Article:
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4

This gives a slight speed up (~40%) for me: stepcp = Compile[{{m, _Complex, 2}, {u, _Complex, 2}, {n, _Integer}, {l, _Real}}, Block[{ m2 = ConjugateTranspose@m, x = u, ut = Flatten@Transpose@u}, Join[{1.0}, Table[x = m.x.m2; Flatten[x].ut, {i, n - 1}]/(2 l)]]] I replaced the NestList with a more procedural approach, calculating the trace of the ...


2

Sorry, I don't know. Have you tried compiling to C? One point: you should define stepcp with Set (=) rather than SetDelayed (:=) or you recompile it every time you use it. SparseArray is a specialized format of the high-level Mathematica language. It is not supported by compilation. Many operations are optimized to work on sparse arrays, saving ...


6

Without a more complete example of your function all I can offer are bare guidelines to (hopefully) point you in the right direction. The first level is merely syntactical; you would use OptionsPattern, OptionValue etc., in a high level function simply for convenience, but pass all arguments as machine types to an inner compiled function. A second level is ...


2

As @RunnyKine comments, String arguments cannot be compiled. From the documentation: The types handled by Compile are: _Integer machine‐size integer _Real machine‐precision approximate real number (default) _Complex machine‐precision approximate complex number True | False logical variable


4

This is inspired by my recent answer to Save a C compiled function without losing the blessing of C compiler. The key point here is to retain the {Listable} attribute of the compiled function. This is difficult as this attribute is stored in the Mathematica definition of the function, rather than the compiled C code, so neither Export/DumpSave or ...


13

It appears that LibraryFunction occurs if the function being called inside the other compiled function is a function that has been compiled to C, provided this function has been called with the right type of arguments. It seems that in other cases there is a CompiledFunctionCall. As pointed out by Simon Woods in the comments below, there is a type mismatch ...


13

Yes, there is! Mathematica creates a LibraryFunction when compiling to C, but puts it in a temporary directory. If you can recover the library, you can load it as often as you like! First let's define the function as in the question: generatef[opt_] := Compile[{}, Module[{j = 0}, Do[j++, {i, 10^8}]; j], CompilationTarget -> opt]; f2 = generatef["C"]; ...


2

No fair, you let NIntegrate see the symbolic form of the native expression. If you do the same trick: f3[x_?NumericQ, y_?NumericQ, z_?NumericQ] := g[x, y, z]; NIntegrate[g[x, y, z], {x, 0, 100}, {y, 0, 10}, {z, 0, 9}] // Timing NIntegrate[f2[x, y, z], {x, 0, 100}, {y, 0, 10}, {z, 0, 9}] // Timing NIntegrate[f3[x, y, z], {x, 0, 100}, {y, 0, 10}, ...


1

With RuntimeOptions -> "EvaluateSymbolically" -> False and Evaluate you don't need an intermediate function and get 3x speedup: f = Compile[{{x, _Real}, {y, _Real}, {z, _Real}}, g[x, y, z]]; f2[x_Real, y_Real, z_Real] := f[x, y, z]; f3 = Compile[{{x, _Real}, {y, _Real}, {z, _Real}}, Evaluate@g[x, y, z], RuntimeOptions -> ...


3

Here are some reasons or surmises: I believe some functions are special-cased in NIntegrate; I'm pretty sure this is true for low-degree polynomials. To get the advantage of compiling, use f = Compile[{{x, _Real}, {y, _Real}, {z, _Real}}, Evaluate@g[x, y, z]], but it will still be slower than just using g. Without the Evaluate, the compiled function makes ...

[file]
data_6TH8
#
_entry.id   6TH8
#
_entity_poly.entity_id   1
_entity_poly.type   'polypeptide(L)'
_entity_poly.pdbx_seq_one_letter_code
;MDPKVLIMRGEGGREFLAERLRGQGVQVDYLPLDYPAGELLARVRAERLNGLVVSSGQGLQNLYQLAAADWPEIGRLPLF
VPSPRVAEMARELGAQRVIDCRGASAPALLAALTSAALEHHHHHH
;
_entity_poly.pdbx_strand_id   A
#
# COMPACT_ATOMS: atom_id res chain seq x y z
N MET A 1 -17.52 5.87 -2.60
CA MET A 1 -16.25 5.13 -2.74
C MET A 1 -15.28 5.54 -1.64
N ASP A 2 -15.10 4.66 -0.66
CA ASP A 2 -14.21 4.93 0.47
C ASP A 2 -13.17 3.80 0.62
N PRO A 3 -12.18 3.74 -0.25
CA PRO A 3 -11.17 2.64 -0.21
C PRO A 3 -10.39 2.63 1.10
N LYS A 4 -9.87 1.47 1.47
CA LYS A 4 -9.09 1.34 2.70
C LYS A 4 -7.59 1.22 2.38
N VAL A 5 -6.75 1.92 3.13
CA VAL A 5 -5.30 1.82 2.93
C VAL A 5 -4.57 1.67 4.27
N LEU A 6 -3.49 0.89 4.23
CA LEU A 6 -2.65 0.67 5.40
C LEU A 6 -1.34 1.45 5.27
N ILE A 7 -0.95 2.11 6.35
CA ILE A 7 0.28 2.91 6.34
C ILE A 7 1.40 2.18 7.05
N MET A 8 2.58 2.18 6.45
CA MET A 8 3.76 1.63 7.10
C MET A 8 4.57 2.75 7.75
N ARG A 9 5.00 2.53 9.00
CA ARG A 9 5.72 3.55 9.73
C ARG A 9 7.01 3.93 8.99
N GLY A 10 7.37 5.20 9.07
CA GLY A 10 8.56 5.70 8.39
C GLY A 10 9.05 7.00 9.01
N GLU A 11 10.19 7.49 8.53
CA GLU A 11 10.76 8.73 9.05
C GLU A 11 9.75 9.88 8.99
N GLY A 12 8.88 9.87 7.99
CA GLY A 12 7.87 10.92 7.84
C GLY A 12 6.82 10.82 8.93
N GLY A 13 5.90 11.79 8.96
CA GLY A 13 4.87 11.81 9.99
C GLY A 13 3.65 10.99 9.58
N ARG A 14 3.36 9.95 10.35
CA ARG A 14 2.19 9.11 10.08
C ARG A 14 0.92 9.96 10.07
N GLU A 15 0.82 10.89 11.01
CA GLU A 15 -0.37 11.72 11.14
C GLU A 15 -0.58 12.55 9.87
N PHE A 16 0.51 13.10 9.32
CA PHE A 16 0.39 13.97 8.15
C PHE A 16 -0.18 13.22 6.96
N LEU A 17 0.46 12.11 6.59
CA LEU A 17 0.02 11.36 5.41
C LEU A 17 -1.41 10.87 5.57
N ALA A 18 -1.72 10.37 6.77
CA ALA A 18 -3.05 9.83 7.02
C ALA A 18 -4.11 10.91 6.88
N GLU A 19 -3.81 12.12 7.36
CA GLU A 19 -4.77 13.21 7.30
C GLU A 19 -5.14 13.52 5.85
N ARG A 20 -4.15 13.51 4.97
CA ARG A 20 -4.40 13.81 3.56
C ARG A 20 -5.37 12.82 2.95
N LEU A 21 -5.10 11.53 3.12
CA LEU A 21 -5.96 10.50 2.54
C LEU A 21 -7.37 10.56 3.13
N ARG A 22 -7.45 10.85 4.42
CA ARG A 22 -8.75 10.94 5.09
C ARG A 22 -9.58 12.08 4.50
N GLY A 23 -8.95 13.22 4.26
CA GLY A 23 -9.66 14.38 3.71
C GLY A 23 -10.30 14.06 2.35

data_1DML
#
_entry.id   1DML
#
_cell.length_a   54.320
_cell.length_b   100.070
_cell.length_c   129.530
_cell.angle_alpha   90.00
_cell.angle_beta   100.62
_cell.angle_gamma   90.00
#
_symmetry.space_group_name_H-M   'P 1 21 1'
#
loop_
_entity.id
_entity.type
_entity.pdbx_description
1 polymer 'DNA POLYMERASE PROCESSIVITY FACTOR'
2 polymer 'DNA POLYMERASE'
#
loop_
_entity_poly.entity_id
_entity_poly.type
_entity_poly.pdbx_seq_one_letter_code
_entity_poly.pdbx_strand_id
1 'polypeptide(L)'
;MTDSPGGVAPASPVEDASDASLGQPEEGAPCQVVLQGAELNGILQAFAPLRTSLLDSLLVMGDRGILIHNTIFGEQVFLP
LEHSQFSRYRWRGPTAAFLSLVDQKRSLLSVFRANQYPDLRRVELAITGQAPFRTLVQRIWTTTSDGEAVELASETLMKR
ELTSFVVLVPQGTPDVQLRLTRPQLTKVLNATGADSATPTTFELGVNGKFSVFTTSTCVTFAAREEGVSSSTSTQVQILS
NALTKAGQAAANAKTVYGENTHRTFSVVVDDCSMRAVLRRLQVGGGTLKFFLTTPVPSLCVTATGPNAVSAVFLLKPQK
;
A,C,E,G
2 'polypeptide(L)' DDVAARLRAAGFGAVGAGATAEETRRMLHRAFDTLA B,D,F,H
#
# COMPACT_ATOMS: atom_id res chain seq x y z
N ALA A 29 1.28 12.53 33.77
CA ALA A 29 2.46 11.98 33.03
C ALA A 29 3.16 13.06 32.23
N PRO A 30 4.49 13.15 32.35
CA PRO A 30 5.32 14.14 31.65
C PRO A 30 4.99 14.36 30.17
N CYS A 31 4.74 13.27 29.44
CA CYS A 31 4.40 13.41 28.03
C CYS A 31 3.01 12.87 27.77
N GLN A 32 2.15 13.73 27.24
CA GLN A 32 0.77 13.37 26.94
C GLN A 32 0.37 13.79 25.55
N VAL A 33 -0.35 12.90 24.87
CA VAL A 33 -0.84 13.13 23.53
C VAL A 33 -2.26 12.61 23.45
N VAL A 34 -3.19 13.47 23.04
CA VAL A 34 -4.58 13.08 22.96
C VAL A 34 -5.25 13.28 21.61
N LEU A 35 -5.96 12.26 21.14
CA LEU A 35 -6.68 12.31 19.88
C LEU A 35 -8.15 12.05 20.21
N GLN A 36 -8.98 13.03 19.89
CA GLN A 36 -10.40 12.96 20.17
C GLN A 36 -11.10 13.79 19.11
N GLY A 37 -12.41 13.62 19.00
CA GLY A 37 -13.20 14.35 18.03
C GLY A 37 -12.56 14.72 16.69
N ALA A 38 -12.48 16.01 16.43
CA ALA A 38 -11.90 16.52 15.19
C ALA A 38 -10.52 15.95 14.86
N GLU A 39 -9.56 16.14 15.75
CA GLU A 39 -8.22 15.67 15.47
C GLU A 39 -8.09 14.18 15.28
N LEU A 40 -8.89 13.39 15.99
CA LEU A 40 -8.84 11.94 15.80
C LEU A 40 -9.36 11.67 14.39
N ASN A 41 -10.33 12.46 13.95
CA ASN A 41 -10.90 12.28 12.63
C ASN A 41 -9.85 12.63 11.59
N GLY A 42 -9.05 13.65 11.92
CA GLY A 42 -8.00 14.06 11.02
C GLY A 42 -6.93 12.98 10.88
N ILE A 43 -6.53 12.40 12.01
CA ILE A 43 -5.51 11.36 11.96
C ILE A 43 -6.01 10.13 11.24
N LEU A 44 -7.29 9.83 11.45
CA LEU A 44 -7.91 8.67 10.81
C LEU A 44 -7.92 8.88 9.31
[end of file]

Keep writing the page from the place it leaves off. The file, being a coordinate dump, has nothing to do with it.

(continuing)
2

According to a comment by @ilian, this has been fixed as of version 10.0.0. It certainly works in version 10.1, as we can see below: $Version (* 10.1.0 for Linux x86 (64-bit) (March 24, 2015) *) fC[randomdata] == (fC /@ randomdata) (* True *) totalC /@ randomdata totalC[randomdata]


6

It happens because Compile cannot infer the types returned by the subsidiary functions enn and fF. In the second approach, you partially solved this by specifying it manually for enn. In principle you could have done that in the first approach as well if you had specified it for fF too, but in practice getting the type inference to work out correctly is not ...


6

While I'm not sure why the error you see is generated, you can fix your sumT function by taking the fF call out of the Map form: sumT = Compile[ {{tab, _Real, 2}}, Total[fF /@ Map[enn[#[[1]], #[[2]]] &, tab]], CompilationTarget -> "C"]; This worked fine for me in version 10.1 of Mathematica: sumT[tab] // AbsoluteTiming (* ==> {0.000667, ...


2

It happens quite often that compilation of a correctly running Mathematica function for some or other reason fails. The reason for that is not always easy to trace. After some testing I feel that the problem you ran into is close to a bug. First let us further simplify your problem, showing the same warnings: fc=Compile[{}, Block[{mat}, mat=Array[1&, ...


0

This generates all primitive pythagorean triples: pythT[triple_] := triple.# & /@ {{{1, 2, 2}, {-2, -1, -2}, {2, 2, 3}}, {{1, 2, 2}, {2, 1, 2}, {2, 2, 3}}, {{-1, -2, -2}, {2, 1, 2}, {2, 2, 3}}} pythT2[triples_] := Join[Flatten[pythT@# & /@ triples, 1], triples] pythN[n_] := Join[{{3, 4, 5}}, DeleteDuplicates[Sort@Nest[pythT2, pythT@ {3, 4, 5}, ...


1

The thing to do is to compare lots of different options and see what comes out. Ultimately what you're doing is taking the FullForm of this object: $Version (* 10.1.0 for Linux x86 (64-bit) (March 24, 2015) *) FullForm[Compile[{{x, #}}, x]] & /@ {_Real, _Integer, _Complex} This returns List[10, 10.1, 5468] for all 3 cases, so I would guess at 10 ...



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